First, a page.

5 Technologies Not Appearing in My Fall Class

An alternative approach.

September 15, 2013

Here is a list of a few of the technologies that I will not be using in my course, (that begins this week), Higher Education In The Digital Age: Trends, Challenges And Opportunities For Colleges And Universities:

1. No Learning Management System

2. No PowerPoint

3. No Videos

4. No Mobile Apps

5. No Flipped Classroom

Here are some technologies that we will use:

  • A Table: We have only six students signed up. That is great. We will sit around a seminar table and talk to each other. Face to face.   
  • A Book: The assigned book is William Bowen's Higher Education in the Digital Age (you can see where I got the course title). We will see who buys the hardcover and who buys the Kindle. (I have the hardcover).
  • Some Articles: Every article that we will read can be found (for free) on the Web. If the article required a subscription or is behind password then it is not on my syllabus.

Before you start wondering if: a) I need turn in my edtechie badge, or b) if my institution has decided to walk away from learning technology, or c) that I'm crazy, not telling the truth, or both - there are few things that you should know about my course.

First, the cost to attend my course is $55.That buys you six class sessions, every Monday from 4:30 pm to 6:30 pm. One reason why enrolled students pay so little in tuition is that I will be making zero dollars for teaching.   

Second, the course is not a credit bearing course. Or a course even offered as part of my institution's course catalog. Rather, this an ILEAD course. 

The website for ILEAD explains the program thusly:  

ILEAD is a continuing education program based on the campus of Dartmouth College in Hanover, NH. ILEAD (pronounced like Homer's "Iliad") is an acronym of Institute for Lifelong Education at Dartmouth. Our program encourages participants to actively take part in courses of study suggested by the membership.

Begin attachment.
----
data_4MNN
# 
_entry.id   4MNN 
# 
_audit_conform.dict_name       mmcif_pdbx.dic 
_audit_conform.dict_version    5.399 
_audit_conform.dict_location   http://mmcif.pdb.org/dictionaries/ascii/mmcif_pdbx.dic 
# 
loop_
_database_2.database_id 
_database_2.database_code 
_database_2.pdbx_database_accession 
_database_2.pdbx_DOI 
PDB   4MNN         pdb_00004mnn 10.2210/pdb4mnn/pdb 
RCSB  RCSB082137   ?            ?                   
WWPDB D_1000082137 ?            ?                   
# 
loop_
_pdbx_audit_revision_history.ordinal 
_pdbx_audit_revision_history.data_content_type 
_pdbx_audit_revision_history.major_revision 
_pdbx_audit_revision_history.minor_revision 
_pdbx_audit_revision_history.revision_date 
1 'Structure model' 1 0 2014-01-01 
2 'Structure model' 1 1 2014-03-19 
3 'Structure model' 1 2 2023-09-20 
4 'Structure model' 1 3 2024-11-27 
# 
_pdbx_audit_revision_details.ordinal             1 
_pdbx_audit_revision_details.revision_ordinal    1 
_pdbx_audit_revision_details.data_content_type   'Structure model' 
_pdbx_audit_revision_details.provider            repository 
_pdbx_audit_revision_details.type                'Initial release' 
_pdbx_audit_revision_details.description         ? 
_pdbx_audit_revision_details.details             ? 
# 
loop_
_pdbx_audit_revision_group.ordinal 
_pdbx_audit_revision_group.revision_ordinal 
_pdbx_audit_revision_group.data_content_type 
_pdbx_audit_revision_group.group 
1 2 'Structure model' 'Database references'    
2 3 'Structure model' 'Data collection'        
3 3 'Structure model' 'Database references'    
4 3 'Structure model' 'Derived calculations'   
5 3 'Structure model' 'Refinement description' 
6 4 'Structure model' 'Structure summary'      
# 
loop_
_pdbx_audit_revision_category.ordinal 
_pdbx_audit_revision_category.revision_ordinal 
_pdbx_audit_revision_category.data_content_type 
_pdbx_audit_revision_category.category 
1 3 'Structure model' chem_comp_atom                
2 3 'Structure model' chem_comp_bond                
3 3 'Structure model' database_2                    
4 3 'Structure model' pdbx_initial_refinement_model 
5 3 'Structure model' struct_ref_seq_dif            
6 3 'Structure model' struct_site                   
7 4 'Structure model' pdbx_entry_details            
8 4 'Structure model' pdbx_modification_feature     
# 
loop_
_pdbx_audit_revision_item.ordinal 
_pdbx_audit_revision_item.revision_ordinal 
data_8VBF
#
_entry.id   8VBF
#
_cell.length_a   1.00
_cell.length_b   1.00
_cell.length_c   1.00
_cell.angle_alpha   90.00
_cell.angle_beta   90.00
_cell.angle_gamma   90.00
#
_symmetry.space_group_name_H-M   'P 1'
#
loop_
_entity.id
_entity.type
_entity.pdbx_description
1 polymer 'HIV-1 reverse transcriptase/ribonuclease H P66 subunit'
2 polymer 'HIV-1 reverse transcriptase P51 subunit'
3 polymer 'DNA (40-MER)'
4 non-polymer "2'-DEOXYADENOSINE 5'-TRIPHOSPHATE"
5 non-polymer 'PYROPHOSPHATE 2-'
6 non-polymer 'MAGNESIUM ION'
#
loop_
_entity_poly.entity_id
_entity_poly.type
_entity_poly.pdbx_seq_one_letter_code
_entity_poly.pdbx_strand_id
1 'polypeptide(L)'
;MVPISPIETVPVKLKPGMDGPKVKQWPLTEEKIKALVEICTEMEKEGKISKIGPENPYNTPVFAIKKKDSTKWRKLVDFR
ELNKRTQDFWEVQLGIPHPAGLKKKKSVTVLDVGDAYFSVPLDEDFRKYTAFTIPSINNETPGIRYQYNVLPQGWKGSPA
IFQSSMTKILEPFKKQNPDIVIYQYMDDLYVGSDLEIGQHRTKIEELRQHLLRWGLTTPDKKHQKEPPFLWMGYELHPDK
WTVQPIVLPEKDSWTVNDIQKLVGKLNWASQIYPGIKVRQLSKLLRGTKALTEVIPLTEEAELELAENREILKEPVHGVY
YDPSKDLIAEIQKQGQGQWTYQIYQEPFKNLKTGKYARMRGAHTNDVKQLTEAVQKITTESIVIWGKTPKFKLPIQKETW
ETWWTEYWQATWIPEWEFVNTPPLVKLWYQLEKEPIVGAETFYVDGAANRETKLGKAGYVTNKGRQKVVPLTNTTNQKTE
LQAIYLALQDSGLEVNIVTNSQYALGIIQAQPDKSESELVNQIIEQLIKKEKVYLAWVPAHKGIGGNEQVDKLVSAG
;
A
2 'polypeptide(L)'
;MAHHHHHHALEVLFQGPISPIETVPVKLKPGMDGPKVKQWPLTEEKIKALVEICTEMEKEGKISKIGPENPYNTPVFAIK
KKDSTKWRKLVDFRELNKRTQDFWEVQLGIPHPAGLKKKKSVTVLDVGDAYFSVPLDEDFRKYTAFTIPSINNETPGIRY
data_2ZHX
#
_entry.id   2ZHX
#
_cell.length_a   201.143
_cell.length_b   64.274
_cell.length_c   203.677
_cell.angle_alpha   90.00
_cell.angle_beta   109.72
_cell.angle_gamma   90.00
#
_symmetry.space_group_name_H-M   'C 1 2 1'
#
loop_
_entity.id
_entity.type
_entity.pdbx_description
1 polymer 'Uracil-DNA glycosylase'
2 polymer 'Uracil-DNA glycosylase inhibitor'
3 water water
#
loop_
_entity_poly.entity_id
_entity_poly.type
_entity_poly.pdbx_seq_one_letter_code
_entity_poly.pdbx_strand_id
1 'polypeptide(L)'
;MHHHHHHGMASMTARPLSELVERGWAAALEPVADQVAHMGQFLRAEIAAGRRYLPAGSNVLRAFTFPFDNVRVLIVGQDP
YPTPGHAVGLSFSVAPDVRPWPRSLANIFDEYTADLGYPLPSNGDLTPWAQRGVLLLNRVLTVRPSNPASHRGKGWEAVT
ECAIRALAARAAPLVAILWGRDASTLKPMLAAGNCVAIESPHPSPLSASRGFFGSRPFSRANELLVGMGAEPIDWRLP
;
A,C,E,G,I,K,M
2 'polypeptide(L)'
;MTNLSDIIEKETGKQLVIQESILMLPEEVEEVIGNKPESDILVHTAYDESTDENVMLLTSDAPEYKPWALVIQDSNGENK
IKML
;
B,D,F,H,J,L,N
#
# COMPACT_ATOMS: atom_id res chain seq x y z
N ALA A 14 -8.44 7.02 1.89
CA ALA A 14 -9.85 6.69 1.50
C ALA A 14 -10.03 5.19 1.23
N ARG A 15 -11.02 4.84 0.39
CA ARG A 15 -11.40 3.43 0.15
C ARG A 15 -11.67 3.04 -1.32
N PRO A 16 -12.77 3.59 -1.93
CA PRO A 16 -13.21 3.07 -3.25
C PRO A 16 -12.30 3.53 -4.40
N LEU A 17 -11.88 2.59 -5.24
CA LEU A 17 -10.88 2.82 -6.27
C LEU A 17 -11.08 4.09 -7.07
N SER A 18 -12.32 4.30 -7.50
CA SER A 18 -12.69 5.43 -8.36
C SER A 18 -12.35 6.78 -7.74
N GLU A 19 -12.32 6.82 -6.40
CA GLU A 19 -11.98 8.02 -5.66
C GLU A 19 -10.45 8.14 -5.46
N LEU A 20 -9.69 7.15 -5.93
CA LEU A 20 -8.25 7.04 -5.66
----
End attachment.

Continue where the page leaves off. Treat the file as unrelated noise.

We offer year-round opportunities to study timely and provocative subjects by participating in courses, attending lectures, interacting at social events, taking part in group journeys, and much more!

This will be my first ILEAD class, and I couldn't be more excited. I've been out of the classroom for too long. For reasons of both timing and opportunity I have not taught a face-to-face, blended, or online course going on four years. I miss teaching. Maybe this will ILEAD course will be my gateway drug back to the classroom. We will see.

My hope is that working with ILEAD learners will allow me to scratch my teaching itch in something approaching the Platonic ideal for education. A seminar where we can learn together through dialogue and discussion. A class where we can challenge each other's assumptions, question long-held beliefs, and move together to a new understanding.

Of course, teaching in this way (with no technology, no grades, and nobody who doesn't want to be present) is not realistic in the real world of postsecondary education.  

In the real world higher education is very expensive, and the people who teach need to get paid.  

In the real world we can't run many classes with six students.

In the real world we use learning technologies to make large classes feel like seminars. 

In the real world we use technology to allow learners that would not otherwise be able to participate in our programs, because they don't live where we teach or because they work full-time and have families, to enroll.

The irony that I'm teaching a course called Higher Education In The Digital Age with almost no digital technology is not lost on me. 

For the next six weeks I plan to savor every discussion of our reading, every debate, every argument, and every new insight.   

I look forward to not having our learning together mediated by anything more substantial than a table.

What are you teaching this Fall?

What technologies are you not using?


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